Conservation

ON CLIMATE CHANGE AND SOUTHERN BLACK KORHAANS

Posted on the 9th December 2009

(The booklet “Birds and Environmental Change: building an early warning system in South Africa” is the product of collaboration between the South African Biodiversity Institute (SANBI) and the Animal Demography Unit (ADU) of the University of Cape Town, with the kind support of the Royal Danish Embassy, Pretoria. This support enabled the fast-tracking of data analysis in time for the 15th Conference of Parties (COP15) to the United Framework Convention on Climate Change in December 2009, in order to demonstrate how South Africa is using long-term bird monitoring and research to build an early warning system for climate change impact on its biodiversity. We post several excerpts from this publication and express our appreciation to SANBI for allowing this.

Full title: de Villiers, M.S. (ed.). 2009. Birds and Environmental Change: building an early warning system in South Africa. SANBI, Pretoria.

Nowhere to go: Southern Black Korhaans

Southern black korhaans Afrotis afra are small bustards that occur only in southern and western South Africa, where they are largely restricted to specialised fynbos and karoo habitats. The birds rely on natural vegetation for protection, and avoid cultivated areas unless there is cover nearby.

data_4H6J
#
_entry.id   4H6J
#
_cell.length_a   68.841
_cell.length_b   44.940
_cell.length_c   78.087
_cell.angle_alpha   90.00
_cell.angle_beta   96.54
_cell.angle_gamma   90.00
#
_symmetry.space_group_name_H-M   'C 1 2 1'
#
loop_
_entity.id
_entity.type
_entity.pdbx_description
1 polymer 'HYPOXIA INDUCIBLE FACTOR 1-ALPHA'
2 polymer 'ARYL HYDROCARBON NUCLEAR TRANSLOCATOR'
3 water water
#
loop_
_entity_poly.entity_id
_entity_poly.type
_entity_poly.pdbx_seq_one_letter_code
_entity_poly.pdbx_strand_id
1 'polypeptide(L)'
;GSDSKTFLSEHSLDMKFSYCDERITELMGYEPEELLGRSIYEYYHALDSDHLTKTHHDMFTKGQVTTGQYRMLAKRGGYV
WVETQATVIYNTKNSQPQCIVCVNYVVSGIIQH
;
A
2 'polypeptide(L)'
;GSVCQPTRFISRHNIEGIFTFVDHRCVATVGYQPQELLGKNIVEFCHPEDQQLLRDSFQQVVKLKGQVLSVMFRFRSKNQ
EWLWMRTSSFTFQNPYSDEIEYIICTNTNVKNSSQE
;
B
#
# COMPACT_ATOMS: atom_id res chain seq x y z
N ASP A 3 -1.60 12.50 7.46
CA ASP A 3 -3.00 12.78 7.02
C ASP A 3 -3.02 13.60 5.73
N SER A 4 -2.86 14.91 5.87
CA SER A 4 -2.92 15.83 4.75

Data from the first and second bird atlas projects (SABAP1 and 2) indicates that the distribution of these birds has shrunk by about 20% in the last 20 years. Although korhaans still occur in parts of the karoo and fynbos biomes, they are now harder to find there than in previous years. In some areas, they have disappeared altogether. The southern part of the southern black korhaan’s range has been especially heavily altered by agriculture. In the wheat-producing Overberg region, for example, there appears to have been a dramatic decline in the korhaan population over the last decade. Species of plants and animals confined to the south and west of South Africa are most likely to be affected by climate change. This is because the habitats to which they are best adapted are likely to shift even farther south and west, contracting as they come up against the coast and eventually disappearing. Birds that are relatively widespread and numerous may be able to weather threats that are causing their ranges to shrink. But southern black korhaans, with their relatively low numbers and reliance on restricted habitats, may have difficulty coping with such changes.


 

 

 

 

 

 

 

 

 

 

 


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